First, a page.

2. I often wonder how I came to be a SOTP writer. I’m a very organized person, so you’d think that would equal outliner. But everything you said is me. I’ve had plotters tell me that I need to break away from being such a SOTP and do more plotting and outlining. And I’ve tried, but I never seem to go back to what I did … or stick with it, so what’s the point. Basically a waste of time. I really don’t agree with in the end they save time by outlining. What that take in time upfront, I may take in going back over my story. Overall I’d bet we both spent the same amount of time either way. I think what’s important is to have an open mind, but do what’s right and good for you, and not judge others.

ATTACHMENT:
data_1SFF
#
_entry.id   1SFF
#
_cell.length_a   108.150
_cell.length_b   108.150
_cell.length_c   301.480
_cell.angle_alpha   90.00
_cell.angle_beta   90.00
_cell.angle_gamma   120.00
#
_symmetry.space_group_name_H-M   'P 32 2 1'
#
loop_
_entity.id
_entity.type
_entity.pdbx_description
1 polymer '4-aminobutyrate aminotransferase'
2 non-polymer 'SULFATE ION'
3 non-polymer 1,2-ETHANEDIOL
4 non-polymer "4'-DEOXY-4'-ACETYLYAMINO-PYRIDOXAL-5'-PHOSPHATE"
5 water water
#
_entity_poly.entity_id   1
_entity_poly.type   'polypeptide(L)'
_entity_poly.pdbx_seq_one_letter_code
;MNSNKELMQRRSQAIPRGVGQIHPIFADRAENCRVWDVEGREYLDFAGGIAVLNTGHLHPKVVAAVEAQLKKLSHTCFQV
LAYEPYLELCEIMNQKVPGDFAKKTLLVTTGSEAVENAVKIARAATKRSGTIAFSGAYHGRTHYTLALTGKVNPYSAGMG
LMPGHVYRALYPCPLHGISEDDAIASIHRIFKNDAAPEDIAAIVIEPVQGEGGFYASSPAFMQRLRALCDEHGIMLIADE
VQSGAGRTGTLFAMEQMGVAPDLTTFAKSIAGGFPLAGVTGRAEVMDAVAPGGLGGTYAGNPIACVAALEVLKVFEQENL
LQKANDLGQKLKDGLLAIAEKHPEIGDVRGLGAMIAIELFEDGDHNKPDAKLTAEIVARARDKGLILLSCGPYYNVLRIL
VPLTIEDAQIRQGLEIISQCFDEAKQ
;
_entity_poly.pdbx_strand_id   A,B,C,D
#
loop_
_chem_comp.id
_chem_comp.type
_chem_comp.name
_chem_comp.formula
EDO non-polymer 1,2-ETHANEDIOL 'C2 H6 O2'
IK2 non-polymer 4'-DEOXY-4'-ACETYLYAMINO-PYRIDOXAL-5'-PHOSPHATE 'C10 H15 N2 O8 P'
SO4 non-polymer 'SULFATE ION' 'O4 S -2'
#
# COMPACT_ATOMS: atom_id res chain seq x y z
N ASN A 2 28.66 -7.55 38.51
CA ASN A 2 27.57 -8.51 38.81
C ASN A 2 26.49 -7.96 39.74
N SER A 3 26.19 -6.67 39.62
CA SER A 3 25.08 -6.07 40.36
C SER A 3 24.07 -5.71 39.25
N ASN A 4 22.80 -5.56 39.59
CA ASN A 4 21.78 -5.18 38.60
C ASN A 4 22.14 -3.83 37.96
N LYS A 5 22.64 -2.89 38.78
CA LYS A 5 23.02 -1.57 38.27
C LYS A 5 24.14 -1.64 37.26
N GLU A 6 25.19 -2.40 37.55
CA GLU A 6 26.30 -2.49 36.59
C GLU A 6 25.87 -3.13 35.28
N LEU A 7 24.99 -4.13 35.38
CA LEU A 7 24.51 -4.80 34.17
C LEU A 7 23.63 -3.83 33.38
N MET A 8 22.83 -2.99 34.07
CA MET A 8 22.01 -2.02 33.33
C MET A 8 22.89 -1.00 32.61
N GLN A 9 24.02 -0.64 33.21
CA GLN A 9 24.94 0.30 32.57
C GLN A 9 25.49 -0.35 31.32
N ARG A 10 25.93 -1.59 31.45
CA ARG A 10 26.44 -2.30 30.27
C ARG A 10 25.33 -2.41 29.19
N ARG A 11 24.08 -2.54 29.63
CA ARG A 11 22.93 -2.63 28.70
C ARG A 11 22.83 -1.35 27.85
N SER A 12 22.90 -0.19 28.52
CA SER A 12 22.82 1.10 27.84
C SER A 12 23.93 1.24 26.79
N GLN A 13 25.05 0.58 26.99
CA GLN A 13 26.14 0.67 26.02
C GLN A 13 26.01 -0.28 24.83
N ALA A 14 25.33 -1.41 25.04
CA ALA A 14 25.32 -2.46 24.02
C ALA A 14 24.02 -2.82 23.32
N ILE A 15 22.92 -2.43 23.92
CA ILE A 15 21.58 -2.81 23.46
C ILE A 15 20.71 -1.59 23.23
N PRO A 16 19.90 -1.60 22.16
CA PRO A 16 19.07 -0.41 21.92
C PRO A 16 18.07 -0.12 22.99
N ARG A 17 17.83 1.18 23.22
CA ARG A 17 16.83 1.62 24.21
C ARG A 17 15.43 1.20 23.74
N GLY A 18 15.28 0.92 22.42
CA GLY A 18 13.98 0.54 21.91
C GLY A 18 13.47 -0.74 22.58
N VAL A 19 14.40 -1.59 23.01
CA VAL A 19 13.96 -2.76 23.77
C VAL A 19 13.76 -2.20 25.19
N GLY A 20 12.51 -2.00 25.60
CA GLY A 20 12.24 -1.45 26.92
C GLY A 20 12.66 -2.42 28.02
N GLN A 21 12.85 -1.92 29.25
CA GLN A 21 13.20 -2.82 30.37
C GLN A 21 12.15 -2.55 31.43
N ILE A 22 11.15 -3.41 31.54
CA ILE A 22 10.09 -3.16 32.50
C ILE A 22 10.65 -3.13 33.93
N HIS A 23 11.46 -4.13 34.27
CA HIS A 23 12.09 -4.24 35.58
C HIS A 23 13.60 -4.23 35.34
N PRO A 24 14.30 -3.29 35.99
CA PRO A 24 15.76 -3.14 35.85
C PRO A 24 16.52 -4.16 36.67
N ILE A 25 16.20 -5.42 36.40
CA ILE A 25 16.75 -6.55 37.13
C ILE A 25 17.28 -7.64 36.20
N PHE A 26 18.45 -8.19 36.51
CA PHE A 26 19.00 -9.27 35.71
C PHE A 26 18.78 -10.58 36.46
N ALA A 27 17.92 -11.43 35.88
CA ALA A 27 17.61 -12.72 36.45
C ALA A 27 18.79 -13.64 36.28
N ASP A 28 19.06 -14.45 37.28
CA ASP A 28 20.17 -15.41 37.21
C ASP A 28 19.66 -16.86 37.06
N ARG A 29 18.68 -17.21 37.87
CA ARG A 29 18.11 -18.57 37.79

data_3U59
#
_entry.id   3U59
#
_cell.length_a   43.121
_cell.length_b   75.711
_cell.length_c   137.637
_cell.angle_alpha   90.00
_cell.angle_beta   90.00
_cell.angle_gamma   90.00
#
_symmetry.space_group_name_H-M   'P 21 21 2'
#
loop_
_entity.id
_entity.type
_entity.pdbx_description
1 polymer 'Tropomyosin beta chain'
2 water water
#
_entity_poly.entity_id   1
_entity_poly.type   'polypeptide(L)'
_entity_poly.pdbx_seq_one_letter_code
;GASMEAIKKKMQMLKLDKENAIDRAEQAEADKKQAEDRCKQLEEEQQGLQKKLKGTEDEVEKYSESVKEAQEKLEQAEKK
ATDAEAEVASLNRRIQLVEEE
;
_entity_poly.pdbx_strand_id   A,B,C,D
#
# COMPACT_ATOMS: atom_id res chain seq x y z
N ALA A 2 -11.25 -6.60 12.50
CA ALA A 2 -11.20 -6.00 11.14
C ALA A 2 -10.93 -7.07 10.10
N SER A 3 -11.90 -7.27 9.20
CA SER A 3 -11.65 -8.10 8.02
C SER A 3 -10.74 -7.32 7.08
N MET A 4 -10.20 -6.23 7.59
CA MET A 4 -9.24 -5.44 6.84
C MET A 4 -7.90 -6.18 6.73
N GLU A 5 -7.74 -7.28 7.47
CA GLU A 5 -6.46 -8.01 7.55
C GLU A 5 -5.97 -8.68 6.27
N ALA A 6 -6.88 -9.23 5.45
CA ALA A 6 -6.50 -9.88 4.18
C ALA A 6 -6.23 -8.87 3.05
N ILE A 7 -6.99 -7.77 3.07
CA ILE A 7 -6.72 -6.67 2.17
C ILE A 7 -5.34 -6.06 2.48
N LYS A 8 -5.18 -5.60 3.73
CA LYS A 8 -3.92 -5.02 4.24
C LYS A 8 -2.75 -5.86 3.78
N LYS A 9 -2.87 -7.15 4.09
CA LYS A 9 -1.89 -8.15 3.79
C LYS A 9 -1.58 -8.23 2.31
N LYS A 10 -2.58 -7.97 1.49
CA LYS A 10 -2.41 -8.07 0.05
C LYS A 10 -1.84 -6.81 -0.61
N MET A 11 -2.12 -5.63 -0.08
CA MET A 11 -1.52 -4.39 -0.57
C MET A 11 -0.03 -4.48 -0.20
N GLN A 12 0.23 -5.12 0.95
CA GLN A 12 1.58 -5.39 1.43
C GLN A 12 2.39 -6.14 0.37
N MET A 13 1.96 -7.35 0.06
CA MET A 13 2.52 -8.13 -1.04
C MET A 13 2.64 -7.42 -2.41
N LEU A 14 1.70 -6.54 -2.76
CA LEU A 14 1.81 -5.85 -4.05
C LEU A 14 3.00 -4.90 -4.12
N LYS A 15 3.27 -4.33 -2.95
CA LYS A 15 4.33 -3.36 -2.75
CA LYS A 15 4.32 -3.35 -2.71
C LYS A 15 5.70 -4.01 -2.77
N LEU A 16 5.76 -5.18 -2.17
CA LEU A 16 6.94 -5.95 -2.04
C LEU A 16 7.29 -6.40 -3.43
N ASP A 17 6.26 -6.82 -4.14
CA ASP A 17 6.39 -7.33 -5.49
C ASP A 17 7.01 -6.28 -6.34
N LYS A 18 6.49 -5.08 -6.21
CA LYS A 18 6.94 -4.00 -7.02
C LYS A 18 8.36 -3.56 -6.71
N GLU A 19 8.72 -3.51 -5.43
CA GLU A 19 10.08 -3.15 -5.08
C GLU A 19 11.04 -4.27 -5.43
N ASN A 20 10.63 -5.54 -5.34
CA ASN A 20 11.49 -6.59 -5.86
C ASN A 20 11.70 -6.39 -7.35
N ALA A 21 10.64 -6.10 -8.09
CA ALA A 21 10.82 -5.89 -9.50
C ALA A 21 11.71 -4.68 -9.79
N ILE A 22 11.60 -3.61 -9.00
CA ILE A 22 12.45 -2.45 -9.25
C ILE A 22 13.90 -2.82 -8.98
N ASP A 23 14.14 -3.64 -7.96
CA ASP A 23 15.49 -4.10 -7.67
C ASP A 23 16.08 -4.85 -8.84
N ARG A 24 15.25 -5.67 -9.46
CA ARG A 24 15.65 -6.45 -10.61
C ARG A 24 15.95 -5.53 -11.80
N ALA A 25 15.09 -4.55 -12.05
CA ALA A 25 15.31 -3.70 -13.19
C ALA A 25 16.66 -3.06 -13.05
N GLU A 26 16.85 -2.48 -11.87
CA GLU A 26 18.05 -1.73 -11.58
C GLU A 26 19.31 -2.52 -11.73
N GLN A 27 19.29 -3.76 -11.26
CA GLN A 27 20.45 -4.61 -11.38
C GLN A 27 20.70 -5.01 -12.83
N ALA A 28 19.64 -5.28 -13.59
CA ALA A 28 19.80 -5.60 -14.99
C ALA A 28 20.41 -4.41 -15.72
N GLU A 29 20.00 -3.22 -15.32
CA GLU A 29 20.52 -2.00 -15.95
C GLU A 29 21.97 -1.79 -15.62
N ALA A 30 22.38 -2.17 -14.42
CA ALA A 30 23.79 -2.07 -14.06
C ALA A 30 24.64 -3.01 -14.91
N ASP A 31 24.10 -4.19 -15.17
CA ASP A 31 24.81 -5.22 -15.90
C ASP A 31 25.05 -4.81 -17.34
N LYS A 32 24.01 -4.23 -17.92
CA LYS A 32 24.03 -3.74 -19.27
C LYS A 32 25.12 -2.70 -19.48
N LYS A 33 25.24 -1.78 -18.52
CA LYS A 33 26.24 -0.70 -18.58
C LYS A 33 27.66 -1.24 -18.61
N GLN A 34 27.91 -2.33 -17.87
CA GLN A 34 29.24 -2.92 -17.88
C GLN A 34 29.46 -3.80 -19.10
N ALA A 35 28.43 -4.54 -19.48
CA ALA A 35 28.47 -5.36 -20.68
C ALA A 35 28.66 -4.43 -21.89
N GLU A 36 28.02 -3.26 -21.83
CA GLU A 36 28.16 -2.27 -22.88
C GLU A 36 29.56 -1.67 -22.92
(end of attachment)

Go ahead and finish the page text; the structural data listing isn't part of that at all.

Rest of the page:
1. I most definitely agree with you there, Kym. Nothing annoys me more than the "my way is the RIGHT way" attitude I so often run up against among some portion of writers out there. For NaNo, I know plotters who have been working for weeks and even MONTHS doing their outlines for their project starting November 1st. What have I done? Spent a bit of time the last couple of weeks making sure I have basic character notes in order (eye color, hair color, ht, wt, build, etc) and designing the town for my setting. (I'm reviving an old ghost town for this year's NaNovel.) That's it. Nothing more.